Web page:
Student life in Aarhus made living and working in Denmark attractive
”They make it easy for you to learn Danish, because the courses are free of charge. I am so happy to be able to speak the language now. It has helped me get a good job after finishing my studies,” says Julia Gajo (27) from Germany. She has an MSc in Organic Agriculture and Food Systems from Aarhus University and currently works in Southern Jutland.
Actually, it was a bit of a coincidence that Julia Gajo, aged 27 from the South of Germany, happened to become a student a thousand kilometres further north in Aarhus, the second largest city in Denmark. With a bachelor's degree in agrobiology from Universität Hohenheim in Stuttgart and a keen interest in organic livestock and agriculture farming, she now wanted to have a double degree in Organic Agriculture and Food Systems. She could get this at her home university or from a university in Poland or Austria – or at Aarhus University.
”I wanted to travel, to study in another country and to improve my English. You always hear that the Danes speak English so well, and that is why I chose Denmark. It has been a really good experience to learn something about a different culture. The atmosphere at the university is much more relaxed than what I am used to. For example, we addressed the teachers by their first names, and students were definitely under less pressure than in Germany – and yet we covered just as much material in Denmark,” says Julia Gajo.
Learned to speak both English and Danish
Julia Gajo spent the first year of her studies at the Universität Hohenheim, and in 2012 she went on to study in Aarhus. She has experienced Danish student life as less driven by competition among students than in Germany and she especially enjoyed the group work.
”Danes are good at group work, because they are so used to working that way. Personally, I learned a lot from it, and it makes you more independent to work in this way,” says Julia Gajo.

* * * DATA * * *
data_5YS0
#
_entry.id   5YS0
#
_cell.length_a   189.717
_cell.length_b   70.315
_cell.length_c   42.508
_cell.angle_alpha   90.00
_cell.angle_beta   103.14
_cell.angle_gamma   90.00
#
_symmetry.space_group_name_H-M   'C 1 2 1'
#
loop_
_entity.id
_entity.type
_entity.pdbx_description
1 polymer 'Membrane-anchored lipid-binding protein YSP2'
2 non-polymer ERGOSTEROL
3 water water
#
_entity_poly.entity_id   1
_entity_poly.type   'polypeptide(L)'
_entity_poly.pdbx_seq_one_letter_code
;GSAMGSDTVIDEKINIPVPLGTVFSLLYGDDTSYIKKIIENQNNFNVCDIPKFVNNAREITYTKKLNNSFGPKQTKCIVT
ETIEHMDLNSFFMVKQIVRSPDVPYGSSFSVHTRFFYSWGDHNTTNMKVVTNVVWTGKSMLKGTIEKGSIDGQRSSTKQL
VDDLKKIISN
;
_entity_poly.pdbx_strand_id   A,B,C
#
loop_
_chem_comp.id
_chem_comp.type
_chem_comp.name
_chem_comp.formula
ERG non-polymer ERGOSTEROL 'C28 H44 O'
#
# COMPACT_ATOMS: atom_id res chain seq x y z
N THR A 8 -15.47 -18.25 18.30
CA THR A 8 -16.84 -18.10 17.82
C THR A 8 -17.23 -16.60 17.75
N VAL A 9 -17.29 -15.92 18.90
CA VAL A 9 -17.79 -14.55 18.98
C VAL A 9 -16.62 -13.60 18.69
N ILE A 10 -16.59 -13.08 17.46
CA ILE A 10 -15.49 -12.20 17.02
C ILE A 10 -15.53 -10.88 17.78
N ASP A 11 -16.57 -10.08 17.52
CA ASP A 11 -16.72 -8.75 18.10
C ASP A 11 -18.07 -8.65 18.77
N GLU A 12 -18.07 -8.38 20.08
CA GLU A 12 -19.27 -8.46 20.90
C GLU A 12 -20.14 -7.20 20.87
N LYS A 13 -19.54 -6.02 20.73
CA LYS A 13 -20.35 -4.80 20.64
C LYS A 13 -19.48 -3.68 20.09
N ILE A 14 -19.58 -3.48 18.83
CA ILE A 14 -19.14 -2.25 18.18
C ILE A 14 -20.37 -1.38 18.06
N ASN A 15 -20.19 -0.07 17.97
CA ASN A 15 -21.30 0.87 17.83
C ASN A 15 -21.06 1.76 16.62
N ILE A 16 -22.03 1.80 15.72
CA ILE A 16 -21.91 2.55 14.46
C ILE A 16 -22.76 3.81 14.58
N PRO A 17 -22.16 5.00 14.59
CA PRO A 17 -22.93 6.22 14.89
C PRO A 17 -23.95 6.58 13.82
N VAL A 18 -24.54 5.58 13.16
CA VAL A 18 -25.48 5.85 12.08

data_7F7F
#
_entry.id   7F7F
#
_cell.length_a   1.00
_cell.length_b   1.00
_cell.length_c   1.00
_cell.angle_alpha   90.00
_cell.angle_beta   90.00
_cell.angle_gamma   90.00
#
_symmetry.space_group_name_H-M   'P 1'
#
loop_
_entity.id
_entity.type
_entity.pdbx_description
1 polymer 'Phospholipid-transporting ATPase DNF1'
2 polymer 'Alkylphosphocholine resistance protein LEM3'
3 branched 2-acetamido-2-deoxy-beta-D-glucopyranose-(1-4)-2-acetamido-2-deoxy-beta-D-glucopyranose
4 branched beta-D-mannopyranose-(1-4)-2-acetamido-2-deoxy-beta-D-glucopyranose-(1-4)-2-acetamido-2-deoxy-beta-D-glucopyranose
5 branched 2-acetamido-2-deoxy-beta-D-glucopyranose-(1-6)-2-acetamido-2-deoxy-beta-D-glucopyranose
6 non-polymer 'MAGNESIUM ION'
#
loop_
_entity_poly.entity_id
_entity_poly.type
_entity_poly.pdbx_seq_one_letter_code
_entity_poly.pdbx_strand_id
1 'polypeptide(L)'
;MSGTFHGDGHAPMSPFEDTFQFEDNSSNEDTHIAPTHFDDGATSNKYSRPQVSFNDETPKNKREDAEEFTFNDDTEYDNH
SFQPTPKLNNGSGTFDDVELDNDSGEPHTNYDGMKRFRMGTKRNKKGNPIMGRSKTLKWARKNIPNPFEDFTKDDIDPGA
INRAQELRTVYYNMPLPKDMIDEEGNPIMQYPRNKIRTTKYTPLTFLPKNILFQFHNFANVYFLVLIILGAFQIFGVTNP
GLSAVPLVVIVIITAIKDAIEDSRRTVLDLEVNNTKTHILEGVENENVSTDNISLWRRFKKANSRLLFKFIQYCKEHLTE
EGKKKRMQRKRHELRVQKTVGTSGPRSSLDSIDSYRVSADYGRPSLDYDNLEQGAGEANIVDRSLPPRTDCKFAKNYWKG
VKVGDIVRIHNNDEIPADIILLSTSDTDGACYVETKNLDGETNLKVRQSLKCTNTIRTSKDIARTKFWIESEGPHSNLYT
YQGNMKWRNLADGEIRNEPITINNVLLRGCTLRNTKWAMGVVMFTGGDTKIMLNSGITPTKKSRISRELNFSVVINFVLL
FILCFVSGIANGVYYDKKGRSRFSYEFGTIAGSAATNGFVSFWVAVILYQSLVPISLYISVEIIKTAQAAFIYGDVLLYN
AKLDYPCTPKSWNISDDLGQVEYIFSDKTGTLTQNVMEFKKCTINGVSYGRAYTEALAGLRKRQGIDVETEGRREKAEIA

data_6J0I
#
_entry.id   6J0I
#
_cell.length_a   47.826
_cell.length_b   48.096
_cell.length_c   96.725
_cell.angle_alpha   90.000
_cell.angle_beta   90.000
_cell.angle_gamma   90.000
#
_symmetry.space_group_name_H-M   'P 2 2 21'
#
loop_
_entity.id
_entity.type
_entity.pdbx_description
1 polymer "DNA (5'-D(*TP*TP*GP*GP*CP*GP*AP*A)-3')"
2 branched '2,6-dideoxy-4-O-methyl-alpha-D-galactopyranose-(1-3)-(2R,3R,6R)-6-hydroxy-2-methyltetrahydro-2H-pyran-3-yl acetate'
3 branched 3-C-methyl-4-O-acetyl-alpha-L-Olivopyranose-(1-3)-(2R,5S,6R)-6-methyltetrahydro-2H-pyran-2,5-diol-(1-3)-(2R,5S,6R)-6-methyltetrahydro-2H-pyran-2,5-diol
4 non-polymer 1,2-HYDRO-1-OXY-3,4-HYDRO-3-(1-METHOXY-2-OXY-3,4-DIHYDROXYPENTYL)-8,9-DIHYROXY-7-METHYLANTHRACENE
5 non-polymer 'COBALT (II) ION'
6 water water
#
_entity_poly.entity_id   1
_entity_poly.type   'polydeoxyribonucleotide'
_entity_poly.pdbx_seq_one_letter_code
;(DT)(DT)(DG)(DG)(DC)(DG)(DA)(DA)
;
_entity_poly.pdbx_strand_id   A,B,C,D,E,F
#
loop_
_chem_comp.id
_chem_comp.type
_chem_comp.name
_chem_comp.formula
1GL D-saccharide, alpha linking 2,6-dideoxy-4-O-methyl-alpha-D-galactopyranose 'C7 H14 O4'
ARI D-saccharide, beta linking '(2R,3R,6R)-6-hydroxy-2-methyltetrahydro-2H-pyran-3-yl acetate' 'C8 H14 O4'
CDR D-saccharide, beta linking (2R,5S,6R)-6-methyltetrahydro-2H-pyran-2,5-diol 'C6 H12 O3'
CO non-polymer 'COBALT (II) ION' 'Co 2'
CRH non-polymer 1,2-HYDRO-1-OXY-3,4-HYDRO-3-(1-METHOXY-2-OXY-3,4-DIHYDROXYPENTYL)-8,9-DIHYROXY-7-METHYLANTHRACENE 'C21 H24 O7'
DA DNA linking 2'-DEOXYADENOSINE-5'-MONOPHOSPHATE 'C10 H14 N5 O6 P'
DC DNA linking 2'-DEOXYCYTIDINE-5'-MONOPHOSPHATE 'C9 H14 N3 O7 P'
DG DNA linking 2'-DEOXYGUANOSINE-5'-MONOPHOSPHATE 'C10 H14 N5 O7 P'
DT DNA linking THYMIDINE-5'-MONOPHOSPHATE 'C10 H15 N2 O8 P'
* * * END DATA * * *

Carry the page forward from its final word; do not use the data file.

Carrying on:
There is ample opportunity to speak English to teachers and fellow students, and Julia Gajo soon improved her English significantly. She also starting learning Danish right away. At first, she was rather impatient when this new language seemed awkward, or when sometimes her new Danish boyfriend did not understand what she was saying. Today, however, she writes and speaks Danish very well.
”They make it easy for you to learn Danish, because the courses are free of charge. I am so happy to be able speak the language now. It has helped me get a good job after finishing my studies. I would really to stay, because I feel comfortable here,” says Julia Gajo.
Engaging with the Danes
When Julia Gajo had finished her thesis, she began looking for a job in Denmark, and in 2014, after a mere four to five months of job search, she landed a job as agricultural consultant in the city of Vojens. Here, she advises Danish farmers on everything from applications for EU funds to weed control and fertilizers.
”It is an exciting job, and I have great colleagues who have been very helpful. This has given me a good start here,” says Julia Gajo who lives with her boyfriend about 15 kilometres from her place of work.
When asked, if she has a piece of advice for foreign students who would like to live and work in Denmark, she answered:
”Learn Danish! When you speak Danish, it is also easier to get to know the Danes. Not unlike us Germans, Danes can come off as a bit reserved and guarded. So it is also a good idea to actively engage with people, if you want to get to know them better. Do not wait for others to do something; be active and invite people over for a meal from your own country. It is much easier that way,” says Julia Gajo with a smile.
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